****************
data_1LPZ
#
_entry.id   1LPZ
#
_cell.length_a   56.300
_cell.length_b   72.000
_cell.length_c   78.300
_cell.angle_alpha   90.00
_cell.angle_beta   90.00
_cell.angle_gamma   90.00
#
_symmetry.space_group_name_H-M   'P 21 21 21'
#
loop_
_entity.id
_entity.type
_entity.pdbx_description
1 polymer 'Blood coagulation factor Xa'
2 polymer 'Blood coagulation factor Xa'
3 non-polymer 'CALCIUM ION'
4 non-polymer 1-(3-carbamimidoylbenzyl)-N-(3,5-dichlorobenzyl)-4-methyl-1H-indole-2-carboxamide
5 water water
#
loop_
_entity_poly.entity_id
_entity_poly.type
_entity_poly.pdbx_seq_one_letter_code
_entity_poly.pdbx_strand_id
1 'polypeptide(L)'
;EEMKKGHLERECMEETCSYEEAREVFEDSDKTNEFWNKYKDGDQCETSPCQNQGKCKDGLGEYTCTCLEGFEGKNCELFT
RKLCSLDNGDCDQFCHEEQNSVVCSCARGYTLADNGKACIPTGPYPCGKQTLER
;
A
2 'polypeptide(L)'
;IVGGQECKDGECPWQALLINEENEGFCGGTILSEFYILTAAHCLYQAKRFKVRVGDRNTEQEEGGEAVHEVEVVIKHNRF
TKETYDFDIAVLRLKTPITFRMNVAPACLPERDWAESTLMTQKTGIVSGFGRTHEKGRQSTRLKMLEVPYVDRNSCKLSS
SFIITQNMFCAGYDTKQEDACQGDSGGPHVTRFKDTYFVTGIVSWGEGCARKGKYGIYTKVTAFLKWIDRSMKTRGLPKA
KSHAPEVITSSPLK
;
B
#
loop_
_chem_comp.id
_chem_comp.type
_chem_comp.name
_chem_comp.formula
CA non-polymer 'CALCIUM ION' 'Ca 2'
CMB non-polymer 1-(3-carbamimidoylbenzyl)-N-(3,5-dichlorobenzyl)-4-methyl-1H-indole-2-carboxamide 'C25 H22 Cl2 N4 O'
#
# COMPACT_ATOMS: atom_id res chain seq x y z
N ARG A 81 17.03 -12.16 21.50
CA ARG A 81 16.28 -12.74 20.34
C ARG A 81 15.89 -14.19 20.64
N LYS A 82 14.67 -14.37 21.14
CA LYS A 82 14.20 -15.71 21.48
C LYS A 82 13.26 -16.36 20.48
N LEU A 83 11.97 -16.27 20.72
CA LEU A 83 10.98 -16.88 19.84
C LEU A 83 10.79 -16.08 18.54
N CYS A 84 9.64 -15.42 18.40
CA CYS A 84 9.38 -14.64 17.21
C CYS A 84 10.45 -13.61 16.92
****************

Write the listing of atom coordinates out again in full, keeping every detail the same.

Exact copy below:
data_1LPZ
#
_entry.id   1LPZ
#
_cell.length_a   56.300
_cell.length_b   72.000
_cell.length_c   78.300
_cell.angle_alpha   90.00
_cell.angle_beta   90.00
_cell.angle_gamma   90.00
#
_symmetry.space_group_name_H-M   'P 21 21 21'
#
loop_
_entity.id
_entity.type
_entity.pdbx_description
1 polymer 'Blood coagulation factor Xa'
2 polymer 'Blood coagulation factor Xa'
3 non-polymer 'CALCIUM ION'
4 non-polymer 1-(3-carbamimidoylbenzyl)-N-(3,5-dichlorobenzyl)-4-methyl-1H-indole-2-carboxamide
5 water water
#
loop_
_entity_poly.entity_id
_entity_poly.type
_entity_poly.pdbx_seq_one_letter_code
_entity_poly.pdbx_strand_id
1 'polypeptide(L)'
;EEMKKGHLERECMEETCSYEEAREVFEDSDKTNEFWNKYKDGDQCETSPCQNQGKCKDGLGEYTCTCLEGFEGKNCELFT
RKLCSLDNGDCDQFCHEEQNSVVCSCARGYTLADNGKACIPTGPYPCGKQTLER
;
A
2 'polypeptide(L)'
;IVGGQECKDGECPWQALLINEENEGFCGGTILSEFYILTAAHCLYQAKRFKVRVGDRNTEQEEGGEAVHEVEVVIKHNRF
TKETYDFDIAVLRLKTPITFRMNVAPACLPERDWAESTLMTQKTGIVSGFGRTHEKGRQSTRLKMLEVPYVDRNSCKLSS
SFIITQNMFCAGYDTKQEDACQGDSGGPHVTRFKDTYFVTGIVSWGEGCARKGKYGIYTKVTAFLKWIDRSMKTRGLPKA
KSHAPEVITSSPLK
;
B
#
loop_
_chem_comp.id
_chem_comp.type
_chem_comp.name
_chem_comp.formula
CA non-polymer 'CALCIUM ION' 'Ca 2'
CMB non-polymer 1-(3-carbamimidoylbenzyl)-N-(3,5-dichlorobenzyl)-4-methyl-1H-indole-2-carboxamide 'C25 H22 Cl2 N4 O'
#
# COMPACT_ATOMS: atom_id res chain seq x y z
N ARG A 81 17.03 -12.16 21.50
CA ARG A 81 16.28 -12.74 20.34
C ARG A 81 15.89 -14.19 20.64
N LYS A 82 14.67 -14.37 21.14
CA LYS A 82 14.20 -15.71 21.48
C LYS A 82 13.26 -16.36 20.48
N LEU A 83 11.97 -16.27 20.72
CA LEU A 83 10.98 -16.88 19.84
C LEU A 83 10.79 -16.08 18.54
N CYS A 84 9.64 -15.42 18.40
CA CYS A 84 9.38 -14.64 17.21
C CYS A 84 10.45 -13.61 16.92